Am I correct in assuming that the fact that my solicitor in Bedfont is not identified on my bank's conveyancing panel that there is a problem with the standard of his work?
It would be unwise to jump to that conclusion. There are plenty of reasonable explanations. Just recently a report by the solicitors regulator revealed 76% of law firms surveyed had been removed from at least one lender panel. The most common reasons for removal are: (1) low volume of transactions (2) the solicitor is a sole practitioner (3) as part of the HSBC panel reduction (4) regulatory contact by SRA (5) accidental removal. Should you be concerned you should contact the Bedfont conveyancing firm and ask them why they are no longer on the approved list for your bank.
My conveyancer has identified a a problem with the lease for the apartment we are buying in Bedfont. The seller’s lawyers have suggested title insurance as a workaround. We are happy with insurance and will cover the costs. Our lawyer says that he must ensure that the lender is willing to move forward with this solution. Are we the client or is the mortgage company ?
The short answer to your last question is that, notwithstanding the potential for a conflict of interest, you and the mortgage company are the client. Your property lawyer must comply with the UK Finance Lenders’ Handbook requirements. The UK Finance Lenders’ Handbook conditions require your lawyer to disclose issues such as defects with the lease so that the bank can be afforded the opportunity to check with their valuer as to the extent that the value of the property is affected. Should you refuse to allow your lawyer to make the appropriate notification then your conveyancer will have no choice but to discontinue acting for you.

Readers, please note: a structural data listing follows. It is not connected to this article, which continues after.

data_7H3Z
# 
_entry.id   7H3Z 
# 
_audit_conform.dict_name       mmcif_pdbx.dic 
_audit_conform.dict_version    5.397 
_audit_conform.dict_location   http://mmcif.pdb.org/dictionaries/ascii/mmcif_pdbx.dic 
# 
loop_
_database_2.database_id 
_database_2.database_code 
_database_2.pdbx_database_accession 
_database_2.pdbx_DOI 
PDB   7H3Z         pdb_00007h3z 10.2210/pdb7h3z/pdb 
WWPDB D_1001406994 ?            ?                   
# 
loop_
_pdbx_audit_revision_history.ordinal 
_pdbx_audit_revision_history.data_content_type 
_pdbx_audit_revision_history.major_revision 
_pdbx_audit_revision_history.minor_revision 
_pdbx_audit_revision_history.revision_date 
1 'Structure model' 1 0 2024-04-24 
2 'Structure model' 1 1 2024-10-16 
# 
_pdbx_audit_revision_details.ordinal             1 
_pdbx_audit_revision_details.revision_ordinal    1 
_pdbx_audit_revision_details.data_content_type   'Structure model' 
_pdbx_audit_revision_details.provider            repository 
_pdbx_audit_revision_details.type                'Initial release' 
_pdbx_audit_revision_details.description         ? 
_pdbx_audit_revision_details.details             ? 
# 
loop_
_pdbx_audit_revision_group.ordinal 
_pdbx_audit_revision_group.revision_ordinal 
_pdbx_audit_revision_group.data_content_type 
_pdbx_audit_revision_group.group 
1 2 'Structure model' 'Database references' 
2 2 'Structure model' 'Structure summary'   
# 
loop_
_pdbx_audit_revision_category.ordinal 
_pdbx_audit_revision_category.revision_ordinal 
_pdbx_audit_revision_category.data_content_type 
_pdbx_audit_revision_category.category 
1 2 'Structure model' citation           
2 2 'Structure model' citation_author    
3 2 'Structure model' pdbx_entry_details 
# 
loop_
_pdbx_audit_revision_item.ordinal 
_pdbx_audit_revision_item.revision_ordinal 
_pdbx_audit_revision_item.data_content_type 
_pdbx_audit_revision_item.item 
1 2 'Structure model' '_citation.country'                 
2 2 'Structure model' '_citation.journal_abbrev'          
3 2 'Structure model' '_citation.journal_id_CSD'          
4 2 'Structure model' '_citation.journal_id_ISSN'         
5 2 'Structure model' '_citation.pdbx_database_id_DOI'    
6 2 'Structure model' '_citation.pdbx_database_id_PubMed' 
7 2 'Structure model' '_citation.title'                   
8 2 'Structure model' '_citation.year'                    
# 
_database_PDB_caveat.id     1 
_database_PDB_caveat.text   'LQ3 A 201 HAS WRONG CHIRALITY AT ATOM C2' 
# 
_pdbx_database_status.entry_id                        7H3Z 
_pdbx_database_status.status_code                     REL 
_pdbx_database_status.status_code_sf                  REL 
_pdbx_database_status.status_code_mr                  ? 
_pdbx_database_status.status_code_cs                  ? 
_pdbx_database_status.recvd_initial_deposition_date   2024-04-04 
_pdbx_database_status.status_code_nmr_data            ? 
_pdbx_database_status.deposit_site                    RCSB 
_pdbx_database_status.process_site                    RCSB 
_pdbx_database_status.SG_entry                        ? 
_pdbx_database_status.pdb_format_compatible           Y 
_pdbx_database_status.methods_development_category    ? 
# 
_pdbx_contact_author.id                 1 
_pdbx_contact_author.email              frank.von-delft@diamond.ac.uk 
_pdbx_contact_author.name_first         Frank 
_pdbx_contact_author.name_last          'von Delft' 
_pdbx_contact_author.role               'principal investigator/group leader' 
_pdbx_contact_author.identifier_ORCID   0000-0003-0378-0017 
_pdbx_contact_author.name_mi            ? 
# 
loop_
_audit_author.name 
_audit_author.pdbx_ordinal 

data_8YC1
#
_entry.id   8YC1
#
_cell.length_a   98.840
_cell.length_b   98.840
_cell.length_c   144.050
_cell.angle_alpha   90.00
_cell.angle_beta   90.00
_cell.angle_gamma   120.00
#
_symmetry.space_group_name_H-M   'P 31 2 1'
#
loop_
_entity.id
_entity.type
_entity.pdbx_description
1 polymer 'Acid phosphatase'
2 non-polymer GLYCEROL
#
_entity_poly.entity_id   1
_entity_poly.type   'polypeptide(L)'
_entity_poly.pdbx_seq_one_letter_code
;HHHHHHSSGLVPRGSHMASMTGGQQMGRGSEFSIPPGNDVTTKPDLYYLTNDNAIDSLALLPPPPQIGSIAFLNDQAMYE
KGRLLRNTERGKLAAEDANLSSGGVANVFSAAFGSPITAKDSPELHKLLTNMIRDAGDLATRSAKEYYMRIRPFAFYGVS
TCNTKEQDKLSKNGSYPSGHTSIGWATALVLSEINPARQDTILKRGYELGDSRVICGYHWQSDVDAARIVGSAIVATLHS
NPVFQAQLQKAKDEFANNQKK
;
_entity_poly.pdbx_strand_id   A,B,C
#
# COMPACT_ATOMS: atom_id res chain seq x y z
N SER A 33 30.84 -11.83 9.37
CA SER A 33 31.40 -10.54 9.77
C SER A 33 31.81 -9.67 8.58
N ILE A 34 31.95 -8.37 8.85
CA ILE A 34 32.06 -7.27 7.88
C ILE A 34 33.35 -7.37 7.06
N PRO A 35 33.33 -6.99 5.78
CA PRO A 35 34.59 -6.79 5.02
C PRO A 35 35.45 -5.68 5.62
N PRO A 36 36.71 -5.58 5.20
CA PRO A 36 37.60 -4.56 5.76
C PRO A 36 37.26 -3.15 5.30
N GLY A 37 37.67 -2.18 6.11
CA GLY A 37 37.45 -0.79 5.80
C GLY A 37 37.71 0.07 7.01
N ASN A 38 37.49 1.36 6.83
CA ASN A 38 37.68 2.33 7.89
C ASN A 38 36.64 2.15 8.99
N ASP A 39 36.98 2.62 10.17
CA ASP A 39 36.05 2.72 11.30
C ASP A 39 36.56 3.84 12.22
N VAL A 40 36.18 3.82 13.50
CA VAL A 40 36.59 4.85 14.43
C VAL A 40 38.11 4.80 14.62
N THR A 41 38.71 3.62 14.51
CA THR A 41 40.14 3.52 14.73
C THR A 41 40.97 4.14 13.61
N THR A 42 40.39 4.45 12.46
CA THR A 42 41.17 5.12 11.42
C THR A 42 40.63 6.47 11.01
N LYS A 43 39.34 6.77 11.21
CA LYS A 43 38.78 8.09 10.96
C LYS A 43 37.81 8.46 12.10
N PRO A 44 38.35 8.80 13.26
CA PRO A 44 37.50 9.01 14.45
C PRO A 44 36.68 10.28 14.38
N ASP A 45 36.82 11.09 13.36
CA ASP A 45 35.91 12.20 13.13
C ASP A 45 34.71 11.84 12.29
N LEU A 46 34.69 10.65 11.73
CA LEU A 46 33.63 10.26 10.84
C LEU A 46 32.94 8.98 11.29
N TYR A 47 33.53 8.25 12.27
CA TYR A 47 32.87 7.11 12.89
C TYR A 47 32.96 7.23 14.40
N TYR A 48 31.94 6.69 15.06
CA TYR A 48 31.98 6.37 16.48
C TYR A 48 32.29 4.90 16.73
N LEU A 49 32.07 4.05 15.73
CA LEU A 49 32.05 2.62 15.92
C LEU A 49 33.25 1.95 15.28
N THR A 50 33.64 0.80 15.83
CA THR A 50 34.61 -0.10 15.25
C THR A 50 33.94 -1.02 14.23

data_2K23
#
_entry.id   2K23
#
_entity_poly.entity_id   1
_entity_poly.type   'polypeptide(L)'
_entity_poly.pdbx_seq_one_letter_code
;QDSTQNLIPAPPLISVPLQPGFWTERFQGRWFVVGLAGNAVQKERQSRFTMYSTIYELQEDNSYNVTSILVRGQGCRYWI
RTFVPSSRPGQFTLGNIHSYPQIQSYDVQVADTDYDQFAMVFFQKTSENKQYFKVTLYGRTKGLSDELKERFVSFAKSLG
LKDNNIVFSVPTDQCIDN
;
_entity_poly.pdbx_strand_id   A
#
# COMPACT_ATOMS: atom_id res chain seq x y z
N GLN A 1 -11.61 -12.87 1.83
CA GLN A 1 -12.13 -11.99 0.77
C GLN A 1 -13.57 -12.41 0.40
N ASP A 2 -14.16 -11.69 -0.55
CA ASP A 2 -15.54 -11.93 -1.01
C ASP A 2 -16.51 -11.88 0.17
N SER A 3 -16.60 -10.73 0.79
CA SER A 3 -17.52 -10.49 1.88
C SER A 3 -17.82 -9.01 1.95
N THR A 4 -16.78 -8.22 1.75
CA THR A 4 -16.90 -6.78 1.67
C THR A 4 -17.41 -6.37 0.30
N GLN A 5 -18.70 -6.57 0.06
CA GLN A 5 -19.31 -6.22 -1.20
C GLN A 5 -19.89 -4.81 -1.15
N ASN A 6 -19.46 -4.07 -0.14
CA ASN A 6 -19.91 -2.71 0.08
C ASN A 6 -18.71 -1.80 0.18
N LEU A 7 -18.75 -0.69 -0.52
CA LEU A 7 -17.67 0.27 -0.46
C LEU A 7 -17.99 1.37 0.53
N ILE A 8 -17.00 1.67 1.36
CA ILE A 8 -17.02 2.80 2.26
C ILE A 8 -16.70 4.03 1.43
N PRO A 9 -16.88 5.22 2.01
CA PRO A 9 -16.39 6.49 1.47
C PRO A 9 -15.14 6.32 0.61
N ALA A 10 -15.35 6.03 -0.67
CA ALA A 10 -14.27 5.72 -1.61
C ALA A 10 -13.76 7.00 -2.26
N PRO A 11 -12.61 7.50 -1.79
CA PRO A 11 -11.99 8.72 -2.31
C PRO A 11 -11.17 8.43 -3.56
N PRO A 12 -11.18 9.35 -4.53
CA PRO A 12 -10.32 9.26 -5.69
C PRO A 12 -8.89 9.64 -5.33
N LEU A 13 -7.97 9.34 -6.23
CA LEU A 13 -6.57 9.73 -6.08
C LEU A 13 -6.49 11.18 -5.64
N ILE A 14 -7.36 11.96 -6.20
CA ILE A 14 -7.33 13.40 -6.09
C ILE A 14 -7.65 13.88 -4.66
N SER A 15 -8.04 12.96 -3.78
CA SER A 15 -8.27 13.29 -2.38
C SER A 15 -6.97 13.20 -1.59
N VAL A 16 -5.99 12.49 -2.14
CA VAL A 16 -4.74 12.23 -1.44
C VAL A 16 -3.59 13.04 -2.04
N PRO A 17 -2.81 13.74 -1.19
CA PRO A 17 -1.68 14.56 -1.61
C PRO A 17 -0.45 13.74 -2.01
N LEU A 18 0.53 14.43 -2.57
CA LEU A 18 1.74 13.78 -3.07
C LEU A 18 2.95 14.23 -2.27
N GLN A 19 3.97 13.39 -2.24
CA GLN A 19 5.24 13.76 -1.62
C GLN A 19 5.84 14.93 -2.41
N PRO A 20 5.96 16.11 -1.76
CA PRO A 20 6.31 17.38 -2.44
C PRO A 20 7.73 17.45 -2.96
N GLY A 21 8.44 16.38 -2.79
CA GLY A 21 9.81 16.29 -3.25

Me and my brother own a 4 bedroom Victorian property in Bedfont. Conveyancing practitioner represented me and TSB. I did a free Land Registry search last week and I saw two entries: one for freehold, another for leasehold with the exact same property. Is it worth asking TSB to clarify?
You need to read the Freehold register you have again and check the Charges Register for mention of a lease. The best way to be sure that you are also the registered owner of the leasehold and freehold title as well is to check (£3). It is not completely unheard of in Bedfont and other areas of the country and poses no real issues for owners other than when they mortgage they have to account for both freehold and leasehold interests when dealing with lenders. You can also enquire as to the position with your conveyancing lawyer who conducted the purchase.
I'm refinancing my current property to a BTL mortgage with Bank of Ireland and intend to use the remaining equity towards further property. The location we are talking about is Bedfont. Will your conveyancers be able to act for both sets of banks and tie in the two deals?
Do use our search tool on this page to check that the solicitors are approved by both mortgage companies. Having checked that they are your lawyer should be able to tie up the two conveyancing matters but you should talk with you lawyer and communicate your expectations and needs.
I am in need of some leasehold conveyancing in Bedfont. Before I get started I would like to find out the number of years remaining on the lease.
If the lease is recorded at the land registry - and 99.9% are in Bedfont - then the leasehold title will always include the basic details of the lease, namely the date; the term; and the original parties. From a conveyancing perspective such details then enable any prospective buyer and lender to confirm that any lease they are looking at is the one relevant to that title. For any other purpose, such as confirming how long the term was granted for and calculating what is left, then the register should be sufficient on it's own.
I have tried to negotiate informally with with my landlord to extend my lease without any joy. Can the Leasehold Valuation Tribunal adjudicate on such matters? Can you recommend a Bedfont conveyancing firm to help?
if there is a missing landlord or where there is disagreement about what the lease extension should cost, under the relevant statutes you can apply to the First-tier Tribunal (Property Chamber) to arrive at the sum to be paid.
An example of a Lease Extension matter before the tribunal for a Bedfont flat is 147 Redford Close in June 2012. The Tribunal determined the lease extension premium to be at £4,200 This case affected 1 flat. The unexpired lease term was 82.93 years.